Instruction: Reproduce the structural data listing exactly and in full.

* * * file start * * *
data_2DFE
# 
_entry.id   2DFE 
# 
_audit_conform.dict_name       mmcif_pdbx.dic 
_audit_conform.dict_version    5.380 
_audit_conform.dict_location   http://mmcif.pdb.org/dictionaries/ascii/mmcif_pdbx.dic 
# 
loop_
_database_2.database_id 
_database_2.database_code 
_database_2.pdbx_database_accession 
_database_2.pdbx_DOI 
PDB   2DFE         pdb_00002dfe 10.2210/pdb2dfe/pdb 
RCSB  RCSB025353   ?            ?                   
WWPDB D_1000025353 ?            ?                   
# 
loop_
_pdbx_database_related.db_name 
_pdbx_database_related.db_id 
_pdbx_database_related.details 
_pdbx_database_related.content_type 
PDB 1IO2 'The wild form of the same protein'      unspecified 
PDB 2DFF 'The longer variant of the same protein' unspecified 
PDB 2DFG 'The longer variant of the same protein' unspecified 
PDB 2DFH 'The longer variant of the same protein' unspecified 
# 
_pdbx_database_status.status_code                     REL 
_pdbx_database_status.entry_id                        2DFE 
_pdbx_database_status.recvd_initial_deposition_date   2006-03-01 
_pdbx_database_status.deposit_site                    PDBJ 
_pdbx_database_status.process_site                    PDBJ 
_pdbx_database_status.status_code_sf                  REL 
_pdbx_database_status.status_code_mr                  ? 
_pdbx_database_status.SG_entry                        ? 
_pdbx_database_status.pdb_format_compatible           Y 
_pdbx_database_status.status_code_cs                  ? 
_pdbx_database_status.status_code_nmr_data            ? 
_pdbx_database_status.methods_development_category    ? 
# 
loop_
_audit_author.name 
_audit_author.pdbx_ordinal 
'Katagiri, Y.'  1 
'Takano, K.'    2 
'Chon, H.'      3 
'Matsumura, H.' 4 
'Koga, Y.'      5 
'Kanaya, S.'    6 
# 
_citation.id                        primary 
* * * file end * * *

data_2DFE
# 
_entry.id   2DFE 
# 
_audit_conform.dict_name       mmcif_pdbx.dic 
_audit_conform.dict_version    5.380 
_audit_conform.dict_location   http://mmcif.pdb.org/dictionaries/ascii/mmcif_pdbx.dic 
# 
loop_
_database_2.database_id 
_database_2.database_code 
_database_2.pdbx_database_accession 
_database_2.pdbx_DOI 
PDB   2DFE         pdb_00002dfe 10.2210/pdb2dfe/pdb 
RCSB  RCSB025353   ?            ?                   
WWPDB D_1000025353 ?            ?                   
# 
loop_
_pdbx_database_related.db_name 
_pdbx_database_related.db_id 
_pdbx_database_related.details 
_pdbx_database_related.content_type 
PDB 1IO2 'The wild form of the same protein'      unspecified 
PDB 2DFF 'The longer variant of the same protein' unspecified 
PDB 2DFG 'The longer variant of the same protein' unspecified 
PDB 2DFH 'The longer variant of the same protein' unspecified 
# 
_pdbx_database_status.status_code                     REL 
_pdbx_database_status.entry_id                        2DFE 
_pdbx_database_status.recvd_initial_deposition_date   2006-03-01 
_pdbx_database_status.deposit_site                    PDBJ 
_pdbx_database_status.process_site                    PDBJ 
_pdbx_database_status.status_code_sf                  REL 
_pdbx_database_status.status_code_mr                  ? 
_pdbx_database_status.SG_entry                        ? 
_pdbx_database_status.pdb_format_compatible           Y 
_pdbx_database_status.status_code_cs                  ? 
_pdbx_database_status.status_code_nmr_data            ? 
_pdbx_database_status.methods_development_category    ? 
# 
loop_
_audit_author.name 
_audit_author.pdbx_ordinal 
'Katagiri, Y.'  1 
'Takano, K.'    2 
'Chon, H.'      3 
'Matsumura, H.' 4 
'Koga, Y.'      5 
'Kanaya, S.'    6 
# 
_citation.id                        primary 